Meet OpenWalls judge Genevieve Fussell, Senior Photo Editor at The New Yorker

Genevieve Fussell is a Senior Photo Editor at The New Yorker, one of the world’s best respected publications, and she is now bringing her expertise to OpenWalls

Genevieve Fussell is a Senior Photo Editor at The New Yorker, a magazine best-known for its mix of journalism, literary writing, art criticism and infamous one-panel cartoons, and now home to Photo Booth, a blog dedicated exclusively to photography. Genevieve contributes to the curation the blog, but her foremost role is commissioning and producing a range of photography for The New Yorker itself.

With a background as a photographer, Genevieve has a wealth of knowledge around the medium, and worked as an archivist for VII Photo, the international collective of photojournalists based in New York and Paris, before joining The New Yorker. We spoke with Genevieve about her foundations in photography, what she will be bringing to the judging panel, and seeking out photographers in the shadows.

How has your experience as a photographer informed your role at The New Yorker?

My experience as a photographer was rather limited, as I didn’t quite have the chops. I also knew that it was a fairly stressful path to embark on and I wanted a bit more stability in my choice of career. That said, I did spend a few years in attempt of it, so I can relate to the experience of trying to market yourself and your work, which I think can be very challenging for some people. It certainly was for me. I feel very open to speaking with photographers who aren’t at the head of the pack, or confidently approaching editors. Sometimes I actively look for those in the shadows, as I know there are countless talented photographers who aren’t necessarily making it because their personalities aren’t fit for self-promotion. 

What excites you about the OpenWalls award?

As with any juried competition, I look forward to being exposed to new artists. A big part of my job is knowing who is shooting what type of work and where. It is a constant effort to educate myself. Invariably, these competitions help me grow my knowledge of the contemporary landscape, which is a nice take away.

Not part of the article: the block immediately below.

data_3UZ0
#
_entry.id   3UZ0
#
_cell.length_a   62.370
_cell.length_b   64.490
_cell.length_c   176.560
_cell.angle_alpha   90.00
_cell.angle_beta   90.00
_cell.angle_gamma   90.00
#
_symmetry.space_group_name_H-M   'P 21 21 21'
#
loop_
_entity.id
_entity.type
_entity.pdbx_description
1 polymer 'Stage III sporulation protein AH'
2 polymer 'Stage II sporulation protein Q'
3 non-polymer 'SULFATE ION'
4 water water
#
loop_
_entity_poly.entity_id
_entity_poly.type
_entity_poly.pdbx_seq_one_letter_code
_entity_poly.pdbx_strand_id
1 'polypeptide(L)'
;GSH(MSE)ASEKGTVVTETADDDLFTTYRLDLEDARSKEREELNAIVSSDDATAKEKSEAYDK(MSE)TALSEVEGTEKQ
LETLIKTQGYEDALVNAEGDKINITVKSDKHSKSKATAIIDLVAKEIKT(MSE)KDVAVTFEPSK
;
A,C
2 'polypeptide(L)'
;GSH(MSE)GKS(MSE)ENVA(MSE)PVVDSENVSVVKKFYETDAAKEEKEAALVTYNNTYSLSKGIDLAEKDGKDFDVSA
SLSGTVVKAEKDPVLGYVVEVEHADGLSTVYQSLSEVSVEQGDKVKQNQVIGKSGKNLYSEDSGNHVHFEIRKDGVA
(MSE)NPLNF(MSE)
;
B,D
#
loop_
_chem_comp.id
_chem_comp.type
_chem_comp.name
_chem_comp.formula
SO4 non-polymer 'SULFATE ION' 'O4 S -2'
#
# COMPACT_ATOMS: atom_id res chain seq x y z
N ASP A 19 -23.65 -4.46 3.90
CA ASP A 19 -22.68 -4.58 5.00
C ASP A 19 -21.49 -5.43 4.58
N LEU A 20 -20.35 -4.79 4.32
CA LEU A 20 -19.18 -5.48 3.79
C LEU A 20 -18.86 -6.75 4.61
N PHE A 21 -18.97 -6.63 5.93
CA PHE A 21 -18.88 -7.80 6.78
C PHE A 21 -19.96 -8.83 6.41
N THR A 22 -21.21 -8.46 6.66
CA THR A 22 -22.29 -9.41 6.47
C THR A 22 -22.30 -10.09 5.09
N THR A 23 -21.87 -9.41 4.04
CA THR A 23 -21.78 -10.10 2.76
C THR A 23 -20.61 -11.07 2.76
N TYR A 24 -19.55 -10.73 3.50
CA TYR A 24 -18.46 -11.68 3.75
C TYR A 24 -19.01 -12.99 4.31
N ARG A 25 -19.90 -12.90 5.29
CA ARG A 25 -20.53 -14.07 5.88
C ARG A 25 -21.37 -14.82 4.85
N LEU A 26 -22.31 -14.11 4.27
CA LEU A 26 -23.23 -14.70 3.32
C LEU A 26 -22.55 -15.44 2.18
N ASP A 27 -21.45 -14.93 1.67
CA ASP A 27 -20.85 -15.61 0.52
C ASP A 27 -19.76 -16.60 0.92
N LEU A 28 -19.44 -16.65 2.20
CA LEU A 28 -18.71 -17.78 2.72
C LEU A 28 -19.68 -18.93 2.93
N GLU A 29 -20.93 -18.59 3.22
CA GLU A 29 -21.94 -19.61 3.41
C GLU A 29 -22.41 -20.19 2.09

I also enjoy interacting with other judges when it comes to discussing the work. I’m always interested to hear varied points of view from a diverse set of photography professionals. I love it when these discussions challenge my own notions or perhaps get me thinking differently about any given project. 

In terms of this specific award, I’m interested in the challenge of conveying the theme in one single image. We’re often having to illustrate the features in The New Yorker with one single image as space for photography is limited, so I’m familiar with the challenge. I’m curious to see what the artists produce within this framework. 

What are you expecting the response to be to the theme ‘Home & Away’? What sorts of images do you hope to see?

It’s obviously a very broad topic, so I look forward to seeing the varied ways that people interpret notions of belonging, escapism and identity. We’re always striving to be less literal at the magazine, so I hope to see some less literal interpretations. I’d like to see something unexpected. Artists who have their own visual language, and a reason for having developed that language. For me, that’s everything. 

What advice would you give to photographers submitting work to the award?


I think it’s important for a photographer to have a clear intention behind why they make their work. Artistic talent aside, I think this can separate good photographers from great ones. I find that many people aren’t able to discuss their intention in a meaningful way. This is a problem for me, as the work suffers when intention is muddy. It’s not enough to travel to some exotic land in an effort to make compelling images. One should know why they’re shooting what they’re shooting.

Otherwise, I think it’s important to push yourself outside of your comfort zone. Experiment. Don’t make the perfect the image. Break the rules and see what comes of it. 

What do you think are the benefits of entering photography awards?

You’re guaranteed to have your work seen by the selected jury, so exposure is built in. And of course, many others are looking. I certainly pay attention to a fairly long list of awards each year to see both the winner and the shortlist. I’m often most excited about the shortlist. I have solid relationships with a handful of photographers whose work I first discovered via juried competitions.

I think it’s helpful to go through the process of entering competitions, to hopefully understand what makes an effective submission and to hone your ability to talk about and present your work. 

What makes for a compelling, and memorable, photograph?

I want a photograph to make me feel something on a very visceral level. I recently did a portfolio review with a young artist who showed a beautifully realized personal project. The images were so moving I was literally fighting back tears. For me, that’s a success. 

I’m never too interested in the perfect picture. It’s great if you can compose/expose a perfect frame from a technical standpoint but I do find these types of images boring. I want more than just a pretty picture. I want emotion and energy. I think a photographer needs to feel real feelings about any given subject in order for those feelings to be transmitted to the viewer. So be sure to settle on a project that you care deeply about. Make work that matters to you.